Tuesday, December 27, 2016

Great, Big, Supernatural Love

Recently I've caught myself doing something I never thought I'd do. I did it in the checkout lane today at Homegoods and then later in the park near our house- I stare at people. Well, I stare at families with young children to be more clear. I stare at the way they interact with one another. I study their faces for clues on whether they're pleased or frustrated or tired. I watch them go about mundane tasks like grocery shopping or watch as they laugh and play together at the park. I'm fascinated with it all- the good, the bad, and the exhausted.

OK I admit, this might be a little weird, but here's the thing- since I became a mom it's like I have this  insatiable knowledge for all things parenthood. It turns out it's true what they say, I've never known love like the love I have for my son and because of that, I will never look at love the same way again, or my parents for that matter. I've realized the kind of selfless marathon commitment it takes to raise a human is nothing short of a phenomenon, and I'm fascinated in what keeps moms and dads rolling along this crazy ride and the only thing I've come up with is LOVE. Great, big, supernatural LOVE.

When I was in my early twenties I was dating a guy my parents did not approve of...to say the least. I mean this guy broke my heart again and again and again. Even so, as you do when you're in your twenties, I continued to let him break my heart until one late night a couple of years later it was enough, and with a very harsh (and a little scary) slam of a door in my face, that relationship was over. I did not go home to my lonely, little apartment. I did not go to a girlfriend's house to eat ice cream and vent. I drove straight to my mom and dad's house at 2:00am and knocked on their door. I had no idea what they would say, I just knew I needed them. I can vividly remember them both opening the door, both taking me into the living room, and both sitting down on the couch so I could lay in their laps and cry and cry. I also remember them both crying with me, the pain of their daughter in pain was too much for them not to. Never once did they say "I told you so." Never once did they pry. They just loved me and loved me until I was better. I'll never forget that. I'll never forget my father standing in the doorway of the room I was staying in and telling me "I've gone through what you're feeling and it's unlike any other pain, however, I wouldn't change a thing from my own horrible heartbreak in my youth because it means I can stand here and tell you YOU ARE GOING TO BE OK. If I made it through, you will make it through, too." To me, that was so profound- he wouldn't change a thing about his own painful heartbreak in his past, because he now knew it would benefit me. Big love.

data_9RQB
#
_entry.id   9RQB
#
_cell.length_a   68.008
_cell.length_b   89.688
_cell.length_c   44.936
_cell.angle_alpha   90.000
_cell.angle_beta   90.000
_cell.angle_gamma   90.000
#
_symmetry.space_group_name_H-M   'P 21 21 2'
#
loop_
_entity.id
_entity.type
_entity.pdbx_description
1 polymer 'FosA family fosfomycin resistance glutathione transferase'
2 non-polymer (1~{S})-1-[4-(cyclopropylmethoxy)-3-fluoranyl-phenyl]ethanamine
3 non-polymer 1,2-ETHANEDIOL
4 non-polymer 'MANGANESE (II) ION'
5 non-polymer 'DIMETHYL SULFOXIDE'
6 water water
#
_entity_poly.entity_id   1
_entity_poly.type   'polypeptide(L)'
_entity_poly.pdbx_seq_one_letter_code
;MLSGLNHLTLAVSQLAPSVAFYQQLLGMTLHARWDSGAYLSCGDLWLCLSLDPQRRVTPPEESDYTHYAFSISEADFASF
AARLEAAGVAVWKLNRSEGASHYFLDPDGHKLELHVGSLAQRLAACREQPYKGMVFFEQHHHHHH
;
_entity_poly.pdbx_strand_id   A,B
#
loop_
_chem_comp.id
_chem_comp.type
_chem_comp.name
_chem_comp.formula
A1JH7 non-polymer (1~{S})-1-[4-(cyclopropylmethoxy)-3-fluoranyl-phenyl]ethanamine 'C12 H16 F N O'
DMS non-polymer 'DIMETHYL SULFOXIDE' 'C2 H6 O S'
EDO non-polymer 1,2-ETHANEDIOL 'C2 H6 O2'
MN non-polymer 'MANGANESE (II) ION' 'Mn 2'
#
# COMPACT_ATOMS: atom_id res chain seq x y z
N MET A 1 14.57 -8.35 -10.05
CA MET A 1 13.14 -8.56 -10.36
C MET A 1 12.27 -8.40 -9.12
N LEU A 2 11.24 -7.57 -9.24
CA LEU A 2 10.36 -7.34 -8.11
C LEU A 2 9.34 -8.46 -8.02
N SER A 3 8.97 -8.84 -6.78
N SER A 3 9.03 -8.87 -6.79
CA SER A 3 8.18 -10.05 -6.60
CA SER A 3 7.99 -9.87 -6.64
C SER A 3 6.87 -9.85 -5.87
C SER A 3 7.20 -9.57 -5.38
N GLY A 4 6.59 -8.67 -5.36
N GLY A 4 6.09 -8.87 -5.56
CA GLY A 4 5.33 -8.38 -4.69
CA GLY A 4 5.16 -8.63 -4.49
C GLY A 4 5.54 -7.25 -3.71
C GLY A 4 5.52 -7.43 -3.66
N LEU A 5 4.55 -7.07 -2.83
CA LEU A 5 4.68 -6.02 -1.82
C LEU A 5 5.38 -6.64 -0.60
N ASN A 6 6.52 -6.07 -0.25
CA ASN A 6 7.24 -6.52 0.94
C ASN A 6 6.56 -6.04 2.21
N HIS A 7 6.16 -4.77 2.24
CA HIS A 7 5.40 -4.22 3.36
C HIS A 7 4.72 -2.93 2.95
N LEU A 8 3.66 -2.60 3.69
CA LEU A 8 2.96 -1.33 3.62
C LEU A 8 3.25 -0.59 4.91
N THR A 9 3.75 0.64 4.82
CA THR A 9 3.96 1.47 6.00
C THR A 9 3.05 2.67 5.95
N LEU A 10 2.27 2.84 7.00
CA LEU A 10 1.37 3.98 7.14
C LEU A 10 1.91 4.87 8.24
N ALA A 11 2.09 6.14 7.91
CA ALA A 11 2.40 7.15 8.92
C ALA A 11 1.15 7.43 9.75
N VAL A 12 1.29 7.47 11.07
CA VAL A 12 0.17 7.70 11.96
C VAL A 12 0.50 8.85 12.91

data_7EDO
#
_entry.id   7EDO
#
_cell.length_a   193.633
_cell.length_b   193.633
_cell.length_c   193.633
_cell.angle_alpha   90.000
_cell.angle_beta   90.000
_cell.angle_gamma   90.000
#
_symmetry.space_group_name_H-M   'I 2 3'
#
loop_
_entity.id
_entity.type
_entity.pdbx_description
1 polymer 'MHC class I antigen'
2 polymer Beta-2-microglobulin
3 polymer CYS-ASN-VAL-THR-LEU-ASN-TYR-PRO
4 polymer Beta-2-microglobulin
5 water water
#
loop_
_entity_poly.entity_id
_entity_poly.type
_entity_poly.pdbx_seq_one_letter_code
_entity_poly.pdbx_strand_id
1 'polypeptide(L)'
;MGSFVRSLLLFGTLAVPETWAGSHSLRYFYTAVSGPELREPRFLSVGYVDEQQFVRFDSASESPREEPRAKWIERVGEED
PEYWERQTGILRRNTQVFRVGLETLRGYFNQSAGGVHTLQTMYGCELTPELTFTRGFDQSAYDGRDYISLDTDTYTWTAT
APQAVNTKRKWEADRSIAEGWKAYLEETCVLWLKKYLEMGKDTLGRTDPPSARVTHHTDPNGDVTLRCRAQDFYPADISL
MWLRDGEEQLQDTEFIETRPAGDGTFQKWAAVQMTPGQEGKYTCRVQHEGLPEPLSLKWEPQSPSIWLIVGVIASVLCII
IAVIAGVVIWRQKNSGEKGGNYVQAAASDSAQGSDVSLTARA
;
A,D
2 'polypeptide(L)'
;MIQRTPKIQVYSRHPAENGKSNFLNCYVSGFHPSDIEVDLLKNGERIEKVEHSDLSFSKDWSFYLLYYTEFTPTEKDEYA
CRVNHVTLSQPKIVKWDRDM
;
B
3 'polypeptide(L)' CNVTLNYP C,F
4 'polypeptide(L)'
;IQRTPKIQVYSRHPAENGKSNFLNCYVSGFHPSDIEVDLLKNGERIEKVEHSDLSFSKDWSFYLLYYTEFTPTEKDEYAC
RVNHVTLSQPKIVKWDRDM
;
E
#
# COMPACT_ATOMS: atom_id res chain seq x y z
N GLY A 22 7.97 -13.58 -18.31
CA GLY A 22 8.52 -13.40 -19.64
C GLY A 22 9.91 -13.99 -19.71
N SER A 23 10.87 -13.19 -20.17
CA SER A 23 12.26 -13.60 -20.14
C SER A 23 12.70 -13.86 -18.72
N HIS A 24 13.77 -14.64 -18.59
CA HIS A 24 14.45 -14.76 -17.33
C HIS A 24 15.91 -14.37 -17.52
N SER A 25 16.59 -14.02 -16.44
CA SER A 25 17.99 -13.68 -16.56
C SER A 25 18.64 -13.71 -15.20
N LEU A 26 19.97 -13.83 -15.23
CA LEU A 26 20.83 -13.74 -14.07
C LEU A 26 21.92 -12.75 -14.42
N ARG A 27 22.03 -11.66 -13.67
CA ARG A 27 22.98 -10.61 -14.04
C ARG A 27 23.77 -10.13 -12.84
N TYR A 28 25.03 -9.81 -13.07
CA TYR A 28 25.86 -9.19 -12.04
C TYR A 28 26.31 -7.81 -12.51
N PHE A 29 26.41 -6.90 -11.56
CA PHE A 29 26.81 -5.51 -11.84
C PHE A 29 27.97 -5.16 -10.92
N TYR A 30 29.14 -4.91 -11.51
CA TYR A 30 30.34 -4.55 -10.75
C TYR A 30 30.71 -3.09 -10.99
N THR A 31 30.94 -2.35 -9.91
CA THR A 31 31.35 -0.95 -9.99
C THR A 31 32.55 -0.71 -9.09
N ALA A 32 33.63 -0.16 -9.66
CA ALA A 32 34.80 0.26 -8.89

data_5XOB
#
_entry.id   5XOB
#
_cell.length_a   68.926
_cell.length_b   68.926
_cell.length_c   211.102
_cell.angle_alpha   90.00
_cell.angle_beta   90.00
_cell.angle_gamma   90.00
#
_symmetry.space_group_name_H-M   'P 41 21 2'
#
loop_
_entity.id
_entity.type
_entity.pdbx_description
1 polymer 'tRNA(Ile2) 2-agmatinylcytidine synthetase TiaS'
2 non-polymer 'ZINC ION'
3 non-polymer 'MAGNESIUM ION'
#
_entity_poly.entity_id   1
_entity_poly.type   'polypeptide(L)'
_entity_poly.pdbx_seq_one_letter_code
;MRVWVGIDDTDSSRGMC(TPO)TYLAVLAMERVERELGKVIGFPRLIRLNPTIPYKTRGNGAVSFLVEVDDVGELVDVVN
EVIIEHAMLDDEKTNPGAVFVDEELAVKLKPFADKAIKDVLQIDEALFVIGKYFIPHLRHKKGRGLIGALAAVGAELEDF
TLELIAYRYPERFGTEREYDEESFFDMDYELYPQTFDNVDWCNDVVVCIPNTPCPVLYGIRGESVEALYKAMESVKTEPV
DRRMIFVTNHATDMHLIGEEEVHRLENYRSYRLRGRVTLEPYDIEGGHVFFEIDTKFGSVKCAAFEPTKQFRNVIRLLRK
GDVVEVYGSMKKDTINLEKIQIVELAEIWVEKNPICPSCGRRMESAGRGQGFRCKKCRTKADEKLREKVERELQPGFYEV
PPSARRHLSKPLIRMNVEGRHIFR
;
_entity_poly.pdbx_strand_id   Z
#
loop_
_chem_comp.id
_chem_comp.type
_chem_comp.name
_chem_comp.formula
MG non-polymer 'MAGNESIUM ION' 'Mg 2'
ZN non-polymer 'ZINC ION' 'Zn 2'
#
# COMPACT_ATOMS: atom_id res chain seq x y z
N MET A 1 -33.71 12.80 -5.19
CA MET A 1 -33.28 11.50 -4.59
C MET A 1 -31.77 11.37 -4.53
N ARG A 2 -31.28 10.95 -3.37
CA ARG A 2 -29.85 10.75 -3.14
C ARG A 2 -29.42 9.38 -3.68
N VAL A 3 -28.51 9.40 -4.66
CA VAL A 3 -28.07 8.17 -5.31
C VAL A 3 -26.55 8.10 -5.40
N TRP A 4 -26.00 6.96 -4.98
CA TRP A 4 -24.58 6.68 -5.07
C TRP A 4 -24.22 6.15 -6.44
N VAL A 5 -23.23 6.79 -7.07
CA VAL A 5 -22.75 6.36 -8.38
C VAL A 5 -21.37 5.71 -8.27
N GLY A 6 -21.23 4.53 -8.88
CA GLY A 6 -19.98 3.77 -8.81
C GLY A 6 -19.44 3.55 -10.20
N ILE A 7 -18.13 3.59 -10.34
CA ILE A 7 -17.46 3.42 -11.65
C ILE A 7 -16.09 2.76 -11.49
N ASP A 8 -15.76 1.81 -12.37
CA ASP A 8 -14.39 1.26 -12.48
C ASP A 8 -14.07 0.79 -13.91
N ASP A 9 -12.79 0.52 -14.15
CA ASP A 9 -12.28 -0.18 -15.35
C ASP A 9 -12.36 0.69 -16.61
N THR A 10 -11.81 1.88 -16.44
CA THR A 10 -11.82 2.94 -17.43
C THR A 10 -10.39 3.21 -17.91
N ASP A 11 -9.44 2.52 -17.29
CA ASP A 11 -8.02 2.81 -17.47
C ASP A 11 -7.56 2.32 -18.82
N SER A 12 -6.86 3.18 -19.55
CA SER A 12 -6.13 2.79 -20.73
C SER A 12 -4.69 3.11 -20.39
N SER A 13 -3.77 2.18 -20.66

I've been a Christ follower for 27 years and I've always loved the holiday season, but, because I now know what this bond, this attachment, this THING called parenthood feels like, I will never look at Christmas or Easter the same way again, either. It's now even harder to wrap my brain and heart around a God who loves us so much He sent His only son to be brutally beaten and killed so that we may have eternal life IF we want it. I don't know how God did it, I don't know how he let his baby boy go, but I do know if there was another way to save us, He would've taken it. It's with that knowledge I believe with every ounce of me He did it out of that unfailing parental love, and these days I have a newfound awe of His great sacrifice.

And yes, parenthood is HARD. I think that's another reason I stare at you young moms and dads in my town, I'm wondering if you're doing OK today. There are sleepless nights, not a lot of personal time or space, plans that don't go as planned, and lots of mess. The good news is- great, big, supernatural love doesn't feel like obligation, as least not to me. What it feels like to me is AN HONOR. I'm honored to share in all things parenthood: the good, the bad and the exhausted. And I'm honored to share it with all the parents out there, young and old. But most of all, I'm honored to be a "Whosoever," and I thank God every day not only for the gift of His son, but also for the gift of mine.